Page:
The start might be phenomenal, but India may gradually lose out its competitiveness in terms of export of agricultural commodities, owing to a sharp spike in the minimum support price (MSP) of kharif crops.
To appease farmers ahead of 2019 parliamentary elections the Cabinet Committee on Economic Affairs (CCEA), chaired by Prime Minister Narendra Modi, last week raised MSP by 4-53 per cent across all agri-commodities for kharif in 2018. The hike, however, has made the commodities uncompetitive in the global market.
Surprisingly, Indian exporters had increased their shipment over the last few months. While MSP hike would improve farmers’ income level, it will bring in more land under sowing, thereby increasing the availability of crops. This will have a long-term impact on sustained availability of agri-output for export.
“Obviously, MSP hike raises chances of a reduction in exports. Even without an MSP hike, India’s exports of a number of agri-commodities, one of them being sugar, were unviable in the overseas markets. For such commodities, therefore, the government provides financial support, which could emerge afresh after MSP hike. Thus, the current hike in MSP may call for additional financial support in some commodities,” said Ajay Sahai, Director General and Chief Executive Officer, Federation of Indian Export Organisations (FIEO).
Apart from the MSP hike, global supply glut may also hamper India’s potential of export in agri-commodities. A recent report by the Food and Agricultural Organization (FAO) of the United Nations concluded that global rice-carry-over stocks would increase for the third consecutive season in 2018-19, which could be partly compensated through a drawdown in maize, wheat and barley inventory.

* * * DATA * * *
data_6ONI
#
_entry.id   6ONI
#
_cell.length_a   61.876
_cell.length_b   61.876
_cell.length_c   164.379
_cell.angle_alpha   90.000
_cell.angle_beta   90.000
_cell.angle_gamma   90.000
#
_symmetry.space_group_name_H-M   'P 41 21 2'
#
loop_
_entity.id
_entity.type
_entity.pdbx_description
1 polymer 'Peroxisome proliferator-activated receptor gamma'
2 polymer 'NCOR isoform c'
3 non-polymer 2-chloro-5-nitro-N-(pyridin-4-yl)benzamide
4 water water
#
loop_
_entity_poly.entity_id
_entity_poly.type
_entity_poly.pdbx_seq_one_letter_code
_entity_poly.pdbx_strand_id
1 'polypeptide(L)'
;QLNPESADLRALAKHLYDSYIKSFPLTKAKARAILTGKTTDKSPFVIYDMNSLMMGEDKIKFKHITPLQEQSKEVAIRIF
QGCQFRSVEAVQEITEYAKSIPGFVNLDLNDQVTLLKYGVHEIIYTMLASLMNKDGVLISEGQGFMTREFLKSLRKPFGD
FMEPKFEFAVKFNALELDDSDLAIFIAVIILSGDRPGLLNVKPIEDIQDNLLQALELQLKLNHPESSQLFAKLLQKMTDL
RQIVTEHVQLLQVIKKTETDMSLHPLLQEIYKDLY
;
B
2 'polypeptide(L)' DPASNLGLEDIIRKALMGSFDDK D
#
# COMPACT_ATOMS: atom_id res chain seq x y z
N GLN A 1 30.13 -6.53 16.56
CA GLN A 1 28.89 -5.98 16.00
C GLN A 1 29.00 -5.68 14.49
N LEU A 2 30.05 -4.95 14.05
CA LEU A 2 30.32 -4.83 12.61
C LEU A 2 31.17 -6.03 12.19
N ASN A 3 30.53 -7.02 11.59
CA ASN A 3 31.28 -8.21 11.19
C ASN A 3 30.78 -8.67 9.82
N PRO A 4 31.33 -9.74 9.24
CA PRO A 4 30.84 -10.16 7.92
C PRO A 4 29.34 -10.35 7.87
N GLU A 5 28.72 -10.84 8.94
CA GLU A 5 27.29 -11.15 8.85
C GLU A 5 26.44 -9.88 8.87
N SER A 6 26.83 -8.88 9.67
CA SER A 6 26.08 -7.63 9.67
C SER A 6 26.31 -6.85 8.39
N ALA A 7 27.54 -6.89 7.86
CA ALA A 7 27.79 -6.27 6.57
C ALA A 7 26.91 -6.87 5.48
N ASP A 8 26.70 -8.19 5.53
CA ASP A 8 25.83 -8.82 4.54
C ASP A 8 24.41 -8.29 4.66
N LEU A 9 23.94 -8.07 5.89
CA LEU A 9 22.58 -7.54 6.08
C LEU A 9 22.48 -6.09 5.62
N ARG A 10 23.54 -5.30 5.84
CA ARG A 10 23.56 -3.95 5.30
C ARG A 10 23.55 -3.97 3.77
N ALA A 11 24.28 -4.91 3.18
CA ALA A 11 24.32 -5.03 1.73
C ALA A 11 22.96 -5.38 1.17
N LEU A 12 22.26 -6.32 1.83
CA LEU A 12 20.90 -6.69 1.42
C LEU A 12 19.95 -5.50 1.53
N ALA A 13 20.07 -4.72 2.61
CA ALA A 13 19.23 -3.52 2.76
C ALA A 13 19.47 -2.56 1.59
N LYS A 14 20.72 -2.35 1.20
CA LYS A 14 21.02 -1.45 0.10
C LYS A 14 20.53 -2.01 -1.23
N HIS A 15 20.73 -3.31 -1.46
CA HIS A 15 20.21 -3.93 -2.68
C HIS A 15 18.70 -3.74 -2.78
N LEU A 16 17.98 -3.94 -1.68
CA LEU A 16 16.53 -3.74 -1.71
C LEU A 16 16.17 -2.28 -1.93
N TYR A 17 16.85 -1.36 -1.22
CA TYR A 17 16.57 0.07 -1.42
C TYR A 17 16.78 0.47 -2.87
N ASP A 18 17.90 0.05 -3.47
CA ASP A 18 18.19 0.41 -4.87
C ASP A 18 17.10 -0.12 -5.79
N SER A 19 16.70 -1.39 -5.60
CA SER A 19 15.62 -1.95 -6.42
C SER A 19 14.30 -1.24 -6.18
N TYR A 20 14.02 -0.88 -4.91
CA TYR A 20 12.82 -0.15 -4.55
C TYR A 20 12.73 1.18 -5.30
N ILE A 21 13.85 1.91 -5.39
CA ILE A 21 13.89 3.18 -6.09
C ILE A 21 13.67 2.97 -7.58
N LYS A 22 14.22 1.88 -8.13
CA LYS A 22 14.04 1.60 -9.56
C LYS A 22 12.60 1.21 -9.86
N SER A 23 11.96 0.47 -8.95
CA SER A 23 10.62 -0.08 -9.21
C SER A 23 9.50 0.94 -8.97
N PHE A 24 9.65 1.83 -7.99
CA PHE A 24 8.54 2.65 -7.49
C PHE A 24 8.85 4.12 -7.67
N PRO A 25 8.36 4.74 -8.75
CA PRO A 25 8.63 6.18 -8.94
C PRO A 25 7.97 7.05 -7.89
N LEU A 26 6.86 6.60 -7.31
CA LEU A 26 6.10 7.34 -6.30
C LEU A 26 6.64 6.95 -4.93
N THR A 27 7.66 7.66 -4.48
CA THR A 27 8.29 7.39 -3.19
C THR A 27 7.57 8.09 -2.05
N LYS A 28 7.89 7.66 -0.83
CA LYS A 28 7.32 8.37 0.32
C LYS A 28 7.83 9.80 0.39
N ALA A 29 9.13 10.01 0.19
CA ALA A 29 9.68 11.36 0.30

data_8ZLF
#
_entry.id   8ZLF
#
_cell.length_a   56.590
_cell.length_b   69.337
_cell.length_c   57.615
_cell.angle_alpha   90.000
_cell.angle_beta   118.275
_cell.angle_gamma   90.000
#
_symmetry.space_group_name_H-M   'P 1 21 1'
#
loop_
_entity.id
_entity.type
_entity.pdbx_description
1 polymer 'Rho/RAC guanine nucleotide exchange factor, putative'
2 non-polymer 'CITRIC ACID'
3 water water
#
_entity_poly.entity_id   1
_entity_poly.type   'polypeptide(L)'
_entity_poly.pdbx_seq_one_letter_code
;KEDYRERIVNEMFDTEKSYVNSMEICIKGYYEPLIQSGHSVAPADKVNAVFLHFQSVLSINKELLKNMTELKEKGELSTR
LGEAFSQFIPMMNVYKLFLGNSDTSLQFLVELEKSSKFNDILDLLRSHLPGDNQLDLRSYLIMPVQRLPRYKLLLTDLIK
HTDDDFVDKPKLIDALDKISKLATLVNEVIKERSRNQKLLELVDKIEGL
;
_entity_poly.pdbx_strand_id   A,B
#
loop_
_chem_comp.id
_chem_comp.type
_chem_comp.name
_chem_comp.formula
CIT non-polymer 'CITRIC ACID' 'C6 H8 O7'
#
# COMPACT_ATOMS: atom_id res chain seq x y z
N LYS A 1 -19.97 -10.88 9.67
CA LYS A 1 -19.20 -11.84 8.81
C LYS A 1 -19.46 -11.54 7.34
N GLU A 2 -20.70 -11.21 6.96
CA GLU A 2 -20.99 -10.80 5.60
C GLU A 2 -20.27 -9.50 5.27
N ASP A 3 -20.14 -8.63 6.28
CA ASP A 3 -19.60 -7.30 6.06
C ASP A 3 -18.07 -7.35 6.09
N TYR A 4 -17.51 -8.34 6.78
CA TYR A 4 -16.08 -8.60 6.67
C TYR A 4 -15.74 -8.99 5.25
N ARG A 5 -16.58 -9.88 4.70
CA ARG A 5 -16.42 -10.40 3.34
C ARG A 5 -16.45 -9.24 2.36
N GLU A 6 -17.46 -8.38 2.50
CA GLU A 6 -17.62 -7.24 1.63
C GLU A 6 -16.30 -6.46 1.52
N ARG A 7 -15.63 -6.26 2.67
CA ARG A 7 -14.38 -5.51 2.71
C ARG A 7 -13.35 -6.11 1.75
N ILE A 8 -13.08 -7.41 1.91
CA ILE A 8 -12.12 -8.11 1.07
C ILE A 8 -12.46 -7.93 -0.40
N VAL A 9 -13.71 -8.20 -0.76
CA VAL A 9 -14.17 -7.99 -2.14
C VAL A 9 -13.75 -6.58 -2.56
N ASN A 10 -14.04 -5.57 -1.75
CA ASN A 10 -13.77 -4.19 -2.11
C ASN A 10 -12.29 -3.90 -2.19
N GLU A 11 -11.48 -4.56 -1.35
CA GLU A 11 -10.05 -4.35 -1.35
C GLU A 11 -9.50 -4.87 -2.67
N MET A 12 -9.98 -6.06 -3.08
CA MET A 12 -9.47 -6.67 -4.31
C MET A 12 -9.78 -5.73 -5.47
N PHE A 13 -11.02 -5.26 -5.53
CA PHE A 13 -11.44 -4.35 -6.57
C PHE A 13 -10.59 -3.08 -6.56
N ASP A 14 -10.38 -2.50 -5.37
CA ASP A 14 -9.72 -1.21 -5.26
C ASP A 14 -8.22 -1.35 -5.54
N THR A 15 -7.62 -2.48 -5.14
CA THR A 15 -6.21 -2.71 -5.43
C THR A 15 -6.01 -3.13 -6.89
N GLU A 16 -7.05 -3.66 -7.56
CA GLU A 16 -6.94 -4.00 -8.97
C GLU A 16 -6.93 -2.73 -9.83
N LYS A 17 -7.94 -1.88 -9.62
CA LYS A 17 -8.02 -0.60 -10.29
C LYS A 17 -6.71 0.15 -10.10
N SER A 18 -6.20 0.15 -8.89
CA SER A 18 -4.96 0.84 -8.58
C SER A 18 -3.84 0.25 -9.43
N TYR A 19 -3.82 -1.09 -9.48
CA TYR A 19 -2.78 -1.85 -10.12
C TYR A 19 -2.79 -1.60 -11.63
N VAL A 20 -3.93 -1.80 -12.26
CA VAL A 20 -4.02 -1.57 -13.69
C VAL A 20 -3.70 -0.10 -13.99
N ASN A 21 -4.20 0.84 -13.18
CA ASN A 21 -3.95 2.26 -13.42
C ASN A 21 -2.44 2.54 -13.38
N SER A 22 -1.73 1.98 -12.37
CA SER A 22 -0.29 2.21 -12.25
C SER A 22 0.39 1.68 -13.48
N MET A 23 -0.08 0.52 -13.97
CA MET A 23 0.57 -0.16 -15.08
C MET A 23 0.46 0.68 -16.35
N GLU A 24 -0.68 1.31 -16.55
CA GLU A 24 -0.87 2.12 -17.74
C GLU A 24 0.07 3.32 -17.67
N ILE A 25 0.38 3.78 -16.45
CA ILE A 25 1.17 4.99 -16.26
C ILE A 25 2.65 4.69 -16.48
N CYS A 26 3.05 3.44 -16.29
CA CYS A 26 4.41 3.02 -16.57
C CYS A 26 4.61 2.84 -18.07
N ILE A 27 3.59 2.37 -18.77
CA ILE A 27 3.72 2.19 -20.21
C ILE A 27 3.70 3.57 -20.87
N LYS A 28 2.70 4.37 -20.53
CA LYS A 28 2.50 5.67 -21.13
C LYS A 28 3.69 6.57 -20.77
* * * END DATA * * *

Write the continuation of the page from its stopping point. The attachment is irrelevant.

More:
After 10 per cent hike during the financial year 2017-18, India’s exports recorded nearly 11 per cent jump between April and May 2018. Data compiled by the apex industry body, Agricultural & Processed Food Products Export Development Authority (Apeda), showed India’s export of agricultural commodities to be worth $3.21 billion (Rs 21.41 billion) for April – May 2018, compared to $2.88 billion (Rs 18.54 billion) for the corresponding period, last year. The Apeda data showed India’s exports of agri-commodities worth $18.57 billion compared to $16.21 billion for the previous year. Products shipped through Apeda contribute nearly half of India’s overall agri -exports.
“We need to see the MSP hike in totality. The impact would be positive in stabilising agri-production in India, which would help boost exports in the long run,” said A K Gupta, Director, Apeda.
Anticipating MSP hike, however, Indian exporters had shipped higher quantity of non-basmati rice over the past few months. After nearly 30 per cent hike in exports at 8.64 million tonnes for 2017-18 versus 6.77 million tonnes and 6.46 million tonnes for 2016-17 and 2015-16, respectively, India’s non-basmati rice exports skyrocketed by 35 per cent to 1.44 million tonnes for April – May ’18 versus 1.07 million tonnes for the corresponding period previous year.
“MSP hike has made India’s pulses exports uncompetitive in the world markets,” said Ashok Jain, Director, Bafna Commodities, a city-based pulses exporter.
The government has raised MSP of moong by over 25 per cent to Rs 6975 a quinta, that of urad and tur hiked by 3.7 per cent to Rs 5,600 a quintal and Rs 5,675 a quintal for the kharif sowing 2018.
The government raised MSP for paddy by 12-13 per cent across all varieties. The MSP hike is expected to help raise prices of rice by at least 15 per cent at the time of harvesting of kharif crop. Other commodities may also witness price hike equivalent to the quantum of increase in MSP. “Africa would replace India in terms of groundnut exports to China, its largest consumer in the world,” said Sanjay Shah, Chairman, Indian Oilseeds & Produce Export Promotion Council.